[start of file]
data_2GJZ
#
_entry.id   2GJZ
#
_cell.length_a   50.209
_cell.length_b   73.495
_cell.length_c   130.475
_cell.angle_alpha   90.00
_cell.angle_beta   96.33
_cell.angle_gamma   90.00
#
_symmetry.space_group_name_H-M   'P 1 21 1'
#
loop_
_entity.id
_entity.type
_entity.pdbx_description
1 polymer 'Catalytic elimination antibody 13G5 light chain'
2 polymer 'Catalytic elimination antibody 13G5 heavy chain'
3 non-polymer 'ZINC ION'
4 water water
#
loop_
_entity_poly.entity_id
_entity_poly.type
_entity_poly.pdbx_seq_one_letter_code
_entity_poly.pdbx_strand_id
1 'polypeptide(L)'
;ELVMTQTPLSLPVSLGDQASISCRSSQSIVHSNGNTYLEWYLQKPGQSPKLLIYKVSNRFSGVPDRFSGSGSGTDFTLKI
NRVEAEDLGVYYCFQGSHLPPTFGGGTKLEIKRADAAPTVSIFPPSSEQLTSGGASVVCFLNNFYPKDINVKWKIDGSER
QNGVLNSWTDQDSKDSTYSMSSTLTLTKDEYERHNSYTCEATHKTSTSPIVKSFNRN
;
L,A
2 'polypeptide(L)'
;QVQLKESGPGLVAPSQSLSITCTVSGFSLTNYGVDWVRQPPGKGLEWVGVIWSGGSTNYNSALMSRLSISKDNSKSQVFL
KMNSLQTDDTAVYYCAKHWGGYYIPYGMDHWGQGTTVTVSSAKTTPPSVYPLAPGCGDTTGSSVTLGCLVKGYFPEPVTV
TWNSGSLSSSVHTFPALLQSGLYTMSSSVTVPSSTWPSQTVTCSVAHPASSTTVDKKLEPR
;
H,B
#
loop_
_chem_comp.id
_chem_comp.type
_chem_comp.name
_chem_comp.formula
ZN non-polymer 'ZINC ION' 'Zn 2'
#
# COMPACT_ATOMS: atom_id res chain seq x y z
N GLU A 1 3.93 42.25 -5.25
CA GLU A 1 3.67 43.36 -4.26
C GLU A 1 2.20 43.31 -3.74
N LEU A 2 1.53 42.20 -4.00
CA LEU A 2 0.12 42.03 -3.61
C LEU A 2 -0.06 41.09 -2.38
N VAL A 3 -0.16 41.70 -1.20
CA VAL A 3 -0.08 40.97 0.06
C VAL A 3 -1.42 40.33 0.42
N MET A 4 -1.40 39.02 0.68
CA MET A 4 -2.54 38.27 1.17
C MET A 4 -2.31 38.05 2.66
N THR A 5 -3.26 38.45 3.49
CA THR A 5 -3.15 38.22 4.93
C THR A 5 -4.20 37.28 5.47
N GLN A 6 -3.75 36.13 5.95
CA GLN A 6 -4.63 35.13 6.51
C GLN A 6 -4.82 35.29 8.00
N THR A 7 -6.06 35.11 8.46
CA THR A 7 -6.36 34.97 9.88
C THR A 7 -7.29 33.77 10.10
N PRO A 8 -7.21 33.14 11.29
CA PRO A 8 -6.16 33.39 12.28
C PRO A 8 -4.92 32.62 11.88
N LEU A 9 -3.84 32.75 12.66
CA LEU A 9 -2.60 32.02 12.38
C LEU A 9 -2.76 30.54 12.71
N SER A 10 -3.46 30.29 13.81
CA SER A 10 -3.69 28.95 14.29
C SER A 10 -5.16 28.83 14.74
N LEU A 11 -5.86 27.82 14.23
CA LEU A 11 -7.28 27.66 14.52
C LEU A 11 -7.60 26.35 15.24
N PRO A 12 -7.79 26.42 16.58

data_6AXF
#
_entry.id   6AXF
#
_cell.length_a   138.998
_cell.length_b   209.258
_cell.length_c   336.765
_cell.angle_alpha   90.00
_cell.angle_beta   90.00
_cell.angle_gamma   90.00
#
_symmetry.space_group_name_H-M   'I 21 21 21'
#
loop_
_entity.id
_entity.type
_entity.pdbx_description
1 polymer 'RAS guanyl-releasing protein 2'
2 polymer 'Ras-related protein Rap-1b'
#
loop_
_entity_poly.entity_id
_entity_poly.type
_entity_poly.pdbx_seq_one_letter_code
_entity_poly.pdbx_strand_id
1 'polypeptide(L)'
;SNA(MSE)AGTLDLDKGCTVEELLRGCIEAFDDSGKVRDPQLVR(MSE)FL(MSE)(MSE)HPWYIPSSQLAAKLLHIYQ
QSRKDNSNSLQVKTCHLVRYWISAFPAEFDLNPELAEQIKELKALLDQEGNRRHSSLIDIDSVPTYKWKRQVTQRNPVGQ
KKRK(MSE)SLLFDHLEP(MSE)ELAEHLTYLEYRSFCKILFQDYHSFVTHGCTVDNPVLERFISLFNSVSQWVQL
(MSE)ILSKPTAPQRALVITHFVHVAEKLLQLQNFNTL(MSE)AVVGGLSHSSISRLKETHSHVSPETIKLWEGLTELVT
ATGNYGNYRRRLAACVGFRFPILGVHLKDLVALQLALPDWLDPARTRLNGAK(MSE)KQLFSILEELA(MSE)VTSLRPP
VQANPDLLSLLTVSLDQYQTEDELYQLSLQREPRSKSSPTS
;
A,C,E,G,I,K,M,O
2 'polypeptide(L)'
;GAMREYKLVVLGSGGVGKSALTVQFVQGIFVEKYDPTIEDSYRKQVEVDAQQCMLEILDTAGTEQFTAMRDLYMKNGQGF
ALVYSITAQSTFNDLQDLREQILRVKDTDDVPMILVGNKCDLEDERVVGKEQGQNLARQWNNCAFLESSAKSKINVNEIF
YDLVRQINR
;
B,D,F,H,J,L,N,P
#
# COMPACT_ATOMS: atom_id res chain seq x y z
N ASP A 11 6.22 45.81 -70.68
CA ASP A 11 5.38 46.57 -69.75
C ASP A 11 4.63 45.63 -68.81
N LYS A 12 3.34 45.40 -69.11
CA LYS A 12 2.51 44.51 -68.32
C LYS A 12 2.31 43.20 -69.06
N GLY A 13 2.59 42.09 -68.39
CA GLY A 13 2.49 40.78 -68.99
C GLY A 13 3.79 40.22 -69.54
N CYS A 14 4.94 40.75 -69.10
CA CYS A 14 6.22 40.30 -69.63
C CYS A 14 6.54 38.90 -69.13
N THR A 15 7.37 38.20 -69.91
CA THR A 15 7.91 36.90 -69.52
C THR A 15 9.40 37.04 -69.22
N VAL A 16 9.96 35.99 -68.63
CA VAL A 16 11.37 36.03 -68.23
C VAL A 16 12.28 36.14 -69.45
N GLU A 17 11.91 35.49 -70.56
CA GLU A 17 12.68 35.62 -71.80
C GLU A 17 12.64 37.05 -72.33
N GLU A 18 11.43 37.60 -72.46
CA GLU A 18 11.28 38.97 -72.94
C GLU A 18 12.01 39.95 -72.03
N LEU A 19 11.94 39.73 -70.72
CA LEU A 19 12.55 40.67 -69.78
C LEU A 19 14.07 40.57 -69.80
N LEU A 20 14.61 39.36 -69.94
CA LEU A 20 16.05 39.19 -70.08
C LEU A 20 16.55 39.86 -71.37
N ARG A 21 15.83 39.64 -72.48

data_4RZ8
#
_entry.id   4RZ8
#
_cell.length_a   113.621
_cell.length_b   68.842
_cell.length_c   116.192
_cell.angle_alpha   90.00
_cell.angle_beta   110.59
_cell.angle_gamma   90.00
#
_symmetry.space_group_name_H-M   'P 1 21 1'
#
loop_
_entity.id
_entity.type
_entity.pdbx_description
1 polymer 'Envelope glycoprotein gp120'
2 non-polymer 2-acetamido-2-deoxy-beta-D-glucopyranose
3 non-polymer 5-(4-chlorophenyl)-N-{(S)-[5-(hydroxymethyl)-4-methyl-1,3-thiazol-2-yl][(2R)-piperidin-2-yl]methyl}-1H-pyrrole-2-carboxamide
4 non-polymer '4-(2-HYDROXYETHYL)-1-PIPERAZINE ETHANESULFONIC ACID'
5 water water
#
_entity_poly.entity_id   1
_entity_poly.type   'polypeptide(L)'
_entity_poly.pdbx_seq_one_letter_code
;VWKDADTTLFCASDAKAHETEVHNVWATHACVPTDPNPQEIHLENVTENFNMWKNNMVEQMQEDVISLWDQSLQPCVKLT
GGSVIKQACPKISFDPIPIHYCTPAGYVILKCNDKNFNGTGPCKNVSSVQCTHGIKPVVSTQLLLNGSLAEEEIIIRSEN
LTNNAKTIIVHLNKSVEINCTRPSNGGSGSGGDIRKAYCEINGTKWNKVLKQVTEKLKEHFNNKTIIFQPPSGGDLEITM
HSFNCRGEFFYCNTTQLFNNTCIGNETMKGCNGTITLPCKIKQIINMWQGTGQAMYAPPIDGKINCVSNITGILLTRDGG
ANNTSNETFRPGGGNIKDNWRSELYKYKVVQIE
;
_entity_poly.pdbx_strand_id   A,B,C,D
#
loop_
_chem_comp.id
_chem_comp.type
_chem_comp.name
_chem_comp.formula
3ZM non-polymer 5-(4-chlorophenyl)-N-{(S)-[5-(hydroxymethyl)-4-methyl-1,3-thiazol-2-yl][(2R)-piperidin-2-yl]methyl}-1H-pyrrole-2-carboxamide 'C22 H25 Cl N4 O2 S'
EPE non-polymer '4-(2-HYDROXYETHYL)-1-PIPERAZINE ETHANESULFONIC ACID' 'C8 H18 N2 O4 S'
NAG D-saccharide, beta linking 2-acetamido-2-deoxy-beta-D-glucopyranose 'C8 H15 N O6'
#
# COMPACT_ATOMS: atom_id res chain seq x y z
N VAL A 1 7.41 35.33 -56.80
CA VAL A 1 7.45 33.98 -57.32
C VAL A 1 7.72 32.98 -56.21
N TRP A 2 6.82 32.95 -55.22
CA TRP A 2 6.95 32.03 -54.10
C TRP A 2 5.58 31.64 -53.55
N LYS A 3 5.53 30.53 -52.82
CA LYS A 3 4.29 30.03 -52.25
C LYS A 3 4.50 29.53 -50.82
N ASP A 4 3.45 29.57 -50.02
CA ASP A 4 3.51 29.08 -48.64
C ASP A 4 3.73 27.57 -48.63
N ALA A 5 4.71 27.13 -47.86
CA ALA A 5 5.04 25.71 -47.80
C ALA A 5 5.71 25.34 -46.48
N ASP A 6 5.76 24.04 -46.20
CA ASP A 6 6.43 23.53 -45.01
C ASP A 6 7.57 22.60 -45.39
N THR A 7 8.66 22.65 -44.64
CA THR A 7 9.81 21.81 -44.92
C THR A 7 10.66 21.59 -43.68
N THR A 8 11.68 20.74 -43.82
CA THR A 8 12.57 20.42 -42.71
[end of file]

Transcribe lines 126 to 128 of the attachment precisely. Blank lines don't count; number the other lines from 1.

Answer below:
CA ASP A 11 5.38 46.57 -69.75
C ASP A 11 4.63 45.63 -68.81
N LYS A 12 3.34 45.40 -69.11